Tag Archives: Joseph Prestwich

A Midsummer Night’s Dream

★★★★

Alexandra Palace

A Midsummer Nights Dream

A Midsummer Night’s Dream

Alexandra Palace

Reviewed – 7th September 2019

★★★★

 

“a fun, playful and atmospheric take on Shakespeare’s comedy”

 

Hot on the heels of their previous innovative takes on Shakespeare, Felix Mortimer and Joshua Nawras of RIFT have taken the playwright’s greatest comedy and shoved it into the moody, atmospheric depths of the Alexandra Palace basement. Rarely opened to the public, this is a unique opportunity, and the RIFT team draw on the building’s history as the location for the first public television broadcast in 1936. Cradled by the BBC tower, the setting might be worth the ticket price alone.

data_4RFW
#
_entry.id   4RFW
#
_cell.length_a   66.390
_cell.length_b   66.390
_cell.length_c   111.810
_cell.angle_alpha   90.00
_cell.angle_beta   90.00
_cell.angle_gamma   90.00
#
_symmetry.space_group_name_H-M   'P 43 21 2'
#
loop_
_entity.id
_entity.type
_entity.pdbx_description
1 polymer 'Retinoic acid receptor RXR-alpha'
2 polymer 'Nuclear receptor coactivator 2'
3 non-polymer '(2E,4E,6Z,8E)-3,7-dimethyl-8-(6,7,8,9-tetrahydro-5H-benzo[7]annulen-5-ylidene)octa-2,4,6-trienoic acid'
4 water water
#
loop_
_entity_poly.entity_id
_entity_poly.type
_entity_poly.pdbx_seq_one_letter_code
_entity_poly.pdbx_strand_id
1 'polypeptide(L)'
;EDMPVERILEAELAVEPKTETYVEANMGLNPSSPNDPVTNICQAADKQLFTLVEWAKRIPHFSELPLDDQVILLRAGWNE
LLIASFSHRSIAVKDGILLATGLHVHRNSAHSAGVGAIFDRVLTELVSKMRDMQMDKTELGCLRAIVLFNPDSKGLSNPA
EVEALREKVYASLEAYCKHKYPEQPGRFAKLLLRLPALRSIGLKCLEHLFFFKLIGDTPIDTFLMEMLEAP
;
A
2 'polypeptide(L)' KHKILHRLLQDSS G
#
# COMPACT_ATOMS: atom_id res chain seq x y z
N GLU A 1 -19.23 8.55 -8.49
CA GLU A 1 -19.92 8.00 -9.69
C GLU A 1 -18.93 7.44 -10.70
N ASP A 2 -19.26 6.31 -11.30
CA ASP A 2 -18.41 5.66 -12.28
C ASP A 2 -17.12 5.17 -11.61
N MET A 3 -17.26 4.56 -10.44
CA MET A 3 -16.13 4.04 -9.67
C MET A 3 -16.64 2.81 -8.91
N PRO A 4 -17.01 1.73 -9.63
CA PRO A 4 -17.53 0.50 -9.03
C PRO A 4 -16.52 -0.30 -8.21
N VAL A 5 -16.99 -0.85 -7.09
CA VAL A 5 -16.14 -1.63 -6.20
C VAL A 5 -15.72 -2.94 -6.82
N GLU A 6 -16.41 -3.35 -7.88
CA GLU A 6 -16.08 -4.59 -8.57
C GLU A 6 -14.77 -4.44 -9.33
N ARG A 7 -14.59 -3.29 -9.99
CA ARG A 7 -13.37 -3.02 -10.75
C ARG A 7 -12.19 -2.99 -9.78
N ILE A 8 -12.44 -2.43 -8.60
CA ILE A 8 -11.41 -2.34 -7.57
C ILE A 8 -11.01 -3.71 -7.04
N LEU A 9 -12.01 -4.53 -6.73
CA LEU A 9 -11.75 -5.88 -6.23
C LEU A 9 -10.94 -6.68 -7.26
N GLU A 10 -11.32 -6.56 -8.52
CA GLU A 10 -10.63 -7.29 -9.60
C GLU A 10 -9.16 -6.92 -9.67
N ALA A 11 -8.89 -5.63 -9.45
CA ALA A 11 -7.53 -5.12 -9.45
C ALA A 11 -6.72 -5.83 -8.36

Framing the story using this televisual theme, Egeus (Rob Myles) becomes Hermia’s (Dewi Sarginson) “agent”, a witty alteration that reminds you of the overwhelming power of contracts, and powerlessness actors can have in the working world. Escaping the world of cameras and lights with her lover Lysander, the two escape into the woods, followed swiftly by Demetrius and Helena. But as we all know, the course of true love never did run smooth.

The concept leaves you always wanting more. Just three rooms are used, with the audience plodding between them, at times unsure of the reason. Although it would have been a real treat to explore more of the nooks and crannies of the building, most of the action takes place in one long room, framed with two screens. Sat on upturned buckets, the audience become a fun plaything for the actors, and the odd audience-interaction went down a treat.